Cassoulet peasant and accounted for
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The key to cassoulet is time. It’s something that can be shortened but it’s not recommended. It’s the long, slow cooking that really rounds the flavours and gives the beans the opportunity to absorb them gently without breaking. I always try to source the smallest white beans possible, as I find they have a thinner skin. Cannellini beans work, but haricots blanc are even better.
In this recipe, various sausages and cured meats have been used but these can be substituted with various smoked pork products. A pork hock could be simmered the day before and the stock used to cook the cassoulet. A simple smoked bacon can also be used, and smoked and spiced sausages. Smoked pork skin or bacon rind is also good. But it is worth remembering that this dish can work with a single cut of pork – say, a smoked pork belly – and be just as delicious.
Cassoulet originates in the province of Languedoc, in the central south of France. Like all good things French, it has a peasant heritage and duck fat is an important component. It’s a great base for the recipe. In the restaurant, we bone our ducks and take all the trimmings to simmer and render this duck fat. It keeps in the fridge almost indefinitely. As well as for cassoulet, it makes impossibly delicious roast potatoes. Or roast anything, for that matter: Brussels sprouts, Dutch carrots, parsnips, swede, turnips.
The other important element is what it is cooked in – my favourite pan is a 1960s cast-iron enamel pan. Like the most practical and trusted items in my scullery, it came from an op shop. It maintains good, even temperature and also forms a fabulous crust around the edges, which I scrape back. It is best cooked without fan force, as the fan tends to dry out the beans. If you only have a fan-forced oven, breadcrumbs can top the cassoulet to protect it as it cooks. The beans can be simmered on the stove before cooking. Again, the slower the better.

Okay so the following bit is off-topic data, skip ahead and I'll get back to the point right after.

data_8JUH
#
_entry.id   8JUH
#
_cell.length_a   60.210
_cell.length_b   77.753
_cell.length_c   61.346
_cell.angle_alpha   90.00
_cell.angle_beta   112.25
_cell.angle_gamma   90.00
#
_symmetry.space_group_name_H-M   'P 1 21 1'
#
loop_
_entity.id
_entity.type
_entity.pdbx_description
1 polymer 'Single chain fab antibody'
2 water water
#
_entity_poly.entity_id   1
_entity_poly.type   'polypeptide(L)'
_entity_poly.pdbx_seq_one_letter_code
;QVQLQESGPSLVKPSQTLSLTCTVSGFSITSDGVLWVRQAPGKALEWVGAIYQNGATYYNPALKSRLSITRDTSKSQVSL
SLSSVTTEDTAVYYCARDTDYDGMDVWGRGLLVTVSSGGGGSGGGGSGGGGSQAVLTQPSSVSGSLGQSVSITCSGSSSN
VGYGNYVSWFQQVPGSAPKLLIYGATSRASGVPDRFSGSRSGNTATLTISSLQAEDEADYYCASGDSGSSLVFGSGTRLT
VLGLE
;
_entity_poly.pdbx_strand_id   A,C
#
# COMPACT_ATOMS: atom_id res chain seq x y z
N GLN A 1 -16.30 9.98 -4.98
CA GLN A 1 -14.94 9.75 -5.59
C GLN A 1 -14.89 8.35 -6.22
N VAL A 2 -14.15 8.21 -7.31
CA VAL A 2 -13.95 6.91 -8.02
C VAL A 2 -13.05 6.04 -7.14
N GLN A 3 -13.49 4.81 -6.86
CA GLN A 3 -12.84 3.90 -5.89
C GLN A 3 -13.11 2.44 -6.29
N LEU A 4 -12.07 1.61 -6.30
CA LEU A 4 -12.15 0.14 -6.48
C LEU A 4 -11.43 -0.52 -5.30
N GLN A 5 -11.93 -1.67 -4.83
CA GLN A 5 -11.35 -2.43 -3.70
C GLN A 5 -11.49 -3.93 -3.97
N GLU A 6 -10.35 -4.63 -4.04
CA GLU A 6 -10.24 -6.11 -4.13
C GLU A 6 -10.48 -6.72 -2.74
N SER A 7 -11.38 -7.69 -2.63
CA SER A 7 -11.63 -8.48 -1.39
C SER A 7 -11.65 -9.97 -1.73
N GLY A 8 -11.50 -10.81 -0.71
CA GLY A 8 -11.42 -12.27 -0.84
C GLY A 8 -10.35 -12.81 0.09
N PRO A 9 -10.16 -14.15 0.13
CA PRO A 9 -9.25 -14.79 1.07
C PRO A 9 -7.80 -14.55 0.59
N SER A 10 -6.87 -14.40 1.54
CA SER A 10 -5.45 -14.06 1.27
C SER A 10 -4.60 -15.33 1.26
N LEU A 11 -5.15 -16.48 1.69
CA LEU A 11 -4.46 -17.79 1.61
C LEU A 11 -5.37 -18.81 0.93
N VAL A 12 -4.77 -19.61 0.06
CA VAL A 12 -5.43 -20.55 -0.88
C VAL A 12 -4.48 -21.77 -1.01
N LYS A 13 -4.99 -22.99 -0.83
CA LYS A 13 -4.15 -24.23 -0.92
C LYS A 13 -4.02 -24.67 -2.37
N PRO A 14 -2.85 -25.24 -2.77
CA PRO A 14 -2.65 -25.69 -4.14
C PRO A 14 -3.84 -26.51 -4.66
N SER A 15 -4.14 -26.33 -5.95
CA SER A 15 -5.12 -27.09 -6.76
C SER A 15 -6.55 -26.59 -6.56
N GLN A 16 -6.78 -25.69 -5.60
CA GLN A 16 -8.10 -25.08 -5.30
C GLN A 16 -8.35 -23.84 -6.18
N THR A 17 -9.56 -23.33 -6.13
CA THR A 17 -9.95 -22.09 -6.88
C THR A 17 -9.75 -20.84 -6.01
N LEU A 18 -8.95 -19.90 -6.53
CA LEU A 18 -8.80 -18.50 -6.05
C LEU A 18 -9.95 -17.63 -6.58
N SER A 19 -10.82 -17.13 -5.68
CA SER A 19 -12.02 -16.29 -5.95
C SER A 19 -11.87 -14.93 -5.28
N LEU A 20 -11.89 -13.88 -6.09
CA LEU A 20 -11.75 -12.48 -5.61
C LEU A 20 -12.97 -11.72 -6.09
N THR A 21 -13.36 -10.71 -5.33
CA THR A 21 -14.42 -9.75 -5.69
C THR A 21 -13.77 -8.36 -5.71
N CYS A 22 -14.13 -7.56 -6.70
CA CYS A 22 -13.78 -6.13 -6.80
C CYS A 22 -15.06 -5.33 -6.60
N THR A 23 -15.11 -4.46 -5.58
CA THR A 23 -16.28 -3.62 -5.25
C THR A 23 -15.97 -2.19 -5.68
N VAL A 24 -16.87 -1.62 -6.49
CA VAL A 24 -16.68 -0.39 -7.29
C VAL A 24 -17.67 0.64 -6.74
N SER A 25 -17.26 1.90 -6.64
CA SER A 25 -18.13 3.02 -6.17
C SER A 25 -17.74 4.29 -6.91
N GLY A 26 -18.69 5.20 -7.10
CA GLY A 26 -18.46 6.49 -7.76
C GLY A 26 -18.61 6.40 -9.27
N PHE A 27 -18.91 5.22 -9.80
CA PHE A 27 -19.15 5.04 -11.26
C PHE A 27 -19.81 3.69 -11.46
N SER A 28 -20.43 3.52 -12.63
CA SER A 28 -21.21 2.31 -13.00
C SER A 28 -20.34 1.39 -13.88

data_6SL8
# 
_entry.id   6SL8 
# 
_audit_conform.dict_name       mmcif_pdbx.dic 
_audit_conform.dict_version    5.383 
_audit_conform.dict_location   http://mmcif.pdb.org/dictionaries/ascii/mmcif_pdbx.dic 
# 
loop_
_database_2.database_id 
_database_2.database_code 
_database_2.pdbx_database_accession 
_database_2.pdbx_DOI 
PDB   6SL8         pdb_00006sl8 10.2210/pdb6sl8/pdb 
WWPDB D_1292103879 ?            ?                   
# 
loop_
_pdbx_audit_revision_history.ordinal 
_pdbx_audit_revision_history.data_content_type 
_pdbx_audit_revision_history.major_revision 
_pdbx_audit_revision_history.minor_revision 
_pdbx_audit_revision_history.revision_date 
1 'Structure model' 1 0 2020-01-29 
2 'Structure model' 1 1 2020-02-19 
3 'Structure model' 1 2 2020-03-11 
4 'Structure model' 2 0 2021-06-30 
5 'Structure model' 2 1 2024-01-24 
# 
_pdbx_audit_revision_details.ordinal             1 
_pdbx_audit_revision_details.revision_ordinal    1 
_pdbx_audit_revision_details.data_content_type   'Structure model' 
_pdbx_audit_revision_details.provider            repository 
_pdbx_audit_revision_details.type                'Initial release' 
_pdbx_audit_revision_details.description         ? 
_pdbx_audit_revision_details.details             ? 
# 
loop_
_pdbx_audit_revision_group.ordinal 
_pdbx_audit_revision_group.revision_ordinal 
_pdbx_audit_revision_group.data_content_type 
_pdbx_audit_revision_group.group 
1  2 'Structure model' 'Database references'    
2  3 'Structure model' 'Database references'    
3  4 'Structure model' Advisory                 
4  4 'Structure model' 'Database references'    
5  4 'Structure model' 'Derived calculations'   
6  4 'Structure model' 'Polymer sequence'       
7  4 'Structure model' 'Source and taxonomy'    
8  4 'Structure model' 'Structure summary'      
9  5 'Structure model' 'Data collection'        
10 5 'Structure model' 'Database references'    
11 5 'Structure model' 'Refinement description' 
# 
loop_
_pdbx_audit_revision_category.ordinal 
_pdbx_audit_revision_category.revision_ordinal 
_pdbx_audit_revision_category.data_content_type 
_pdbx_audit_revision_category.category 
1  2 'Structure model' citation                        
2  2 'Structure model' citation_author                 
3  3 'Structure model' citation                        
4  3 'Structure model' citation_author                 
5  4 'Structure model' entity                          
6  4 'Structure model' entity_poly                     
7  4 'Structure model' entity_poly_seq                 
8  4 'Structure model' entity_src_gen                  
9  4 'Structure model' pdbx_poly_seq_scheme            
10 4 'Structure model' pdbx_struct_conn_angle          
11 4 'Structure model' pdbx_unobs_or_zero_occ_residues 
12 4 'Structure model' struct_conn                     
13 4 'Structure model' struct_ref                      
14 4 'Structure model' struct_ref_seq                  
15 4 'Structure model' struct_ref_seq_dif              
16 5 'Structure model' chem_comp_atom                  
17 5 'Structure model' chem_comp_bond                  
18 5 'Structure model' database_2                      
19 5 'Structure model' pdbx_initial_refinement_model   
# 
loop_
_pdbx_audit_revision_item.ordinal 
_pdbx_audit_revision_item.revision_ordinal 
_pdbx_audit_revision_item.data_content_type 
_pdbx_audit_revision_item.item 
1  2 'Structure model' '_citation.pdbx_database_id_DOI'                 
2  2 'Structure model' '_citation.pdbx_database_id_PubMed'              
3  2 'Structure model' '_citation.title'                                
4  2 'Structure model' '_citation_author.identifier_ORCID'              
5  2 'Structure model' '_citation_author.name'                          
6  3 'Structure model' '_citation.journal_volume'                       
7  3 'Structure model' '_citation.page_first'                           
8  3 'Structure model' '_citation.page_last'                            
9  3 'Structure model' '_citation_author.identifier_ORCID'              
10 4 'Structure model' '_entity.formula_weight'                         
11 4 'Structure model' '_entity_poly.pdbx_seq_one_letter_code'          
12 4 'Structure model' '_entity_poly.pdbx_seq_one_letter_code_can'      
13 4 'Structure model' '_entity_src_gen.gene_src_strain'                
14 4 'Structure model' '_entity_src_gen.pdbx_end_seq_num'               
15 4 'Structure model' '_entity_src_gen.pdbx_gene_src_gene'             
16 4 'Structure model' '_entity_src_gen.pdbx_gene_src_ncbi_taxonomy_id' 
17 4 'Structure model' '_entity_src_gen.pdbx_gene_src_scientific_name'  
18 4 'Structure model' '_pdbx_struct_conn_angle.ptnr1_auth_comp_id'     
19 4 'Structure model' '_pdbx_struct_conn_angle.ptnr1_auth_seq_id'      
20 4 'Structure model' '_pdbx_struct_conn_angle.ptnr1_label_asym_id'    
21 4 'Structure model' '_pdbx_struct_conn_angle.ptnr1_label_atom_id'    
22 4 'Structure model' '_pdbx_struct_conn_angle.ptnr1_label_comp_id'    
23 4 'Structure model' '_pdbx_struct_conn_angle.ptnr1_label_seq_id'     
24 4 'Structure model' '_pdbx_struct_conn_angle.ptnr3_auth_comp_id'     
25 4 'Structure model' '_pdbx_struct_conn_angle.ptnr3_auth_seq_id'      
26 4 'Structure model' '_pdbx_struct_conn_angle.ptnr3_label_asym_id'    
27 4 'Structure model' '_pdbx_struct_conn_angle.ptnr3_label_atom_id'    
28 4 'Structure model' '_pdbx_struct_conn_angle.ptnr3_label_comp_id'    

With cassoulet, there are no real rules, only guidelines. The variations are limitless – regional and practical.
Various vegetables can be added, especially tomatoes. I find too many tomatoes take the dish towards baked beans. I like to experiment with different meats. Lamb and mutton work well. Game birds such as partridge also work well. Or pheasant, for a more haute version.
– 200g haricot beans
– 1 stick celery, finely diced
– 1 clove garlic, chopped
– ½ onion, diced
– 8 slices pancetta, diced
– 150g kaiserfleisch, cut into 1cm cubes
– 1 tbsp duck fat (if available)
– 1 tbsp brandy
– ½ tsp smoked paprika
– 1 clove
– pinch salt
– 2 sprigs thyme
– 1 bay leaf
– 2 cups chicken stock
– 2 confit duck legs, cut in half
– 150g Lyonnaise sausage, cut into 5cm cubes
– 3 tbsp coarse breadcrumbs
– 1 tsp olive oil
Soak the beans in plenty of water for at least 12 hours, or up to 48 hours.
In a wide-based pot, gently fry the celery, garlic, onion, pancetta and kaiserfleisch in the duck fat.
When the vegetables have softened, deglaze the pan with the brandy and stir through the spices and salt.
Add the thyme, bay leaf, drained beans and chicken stock. If necessary, add some water so that there is enough liquid to just cover the beans.
Simmer gently on the stove until the beans are half cooked. Pour the beans into an ovenproof dish and nestle the duck legs and Lyonnaise sausage into the beans. Cover the pot with aluminium foil and bake in the oven at 150ºC, until the beans are cooked through, about one to one-and-a-half hours. When the beans are almost cooked, remove the foil and cover the top with the coarse breadcrumbs and a drizzle of olive oil.
Continue cooking, uncovered, until the bread is golden and the beans and meat are tender and delicious.
2013 SC Pannell grenache shiraz touriga, McLaren Vale, South Australia ($28) – Leanne Altmann, sommelier, Supernormal
This article was first published in the print edition of The Saturday Paper on Jun 20, 2015 as "Peasant and accounted for".
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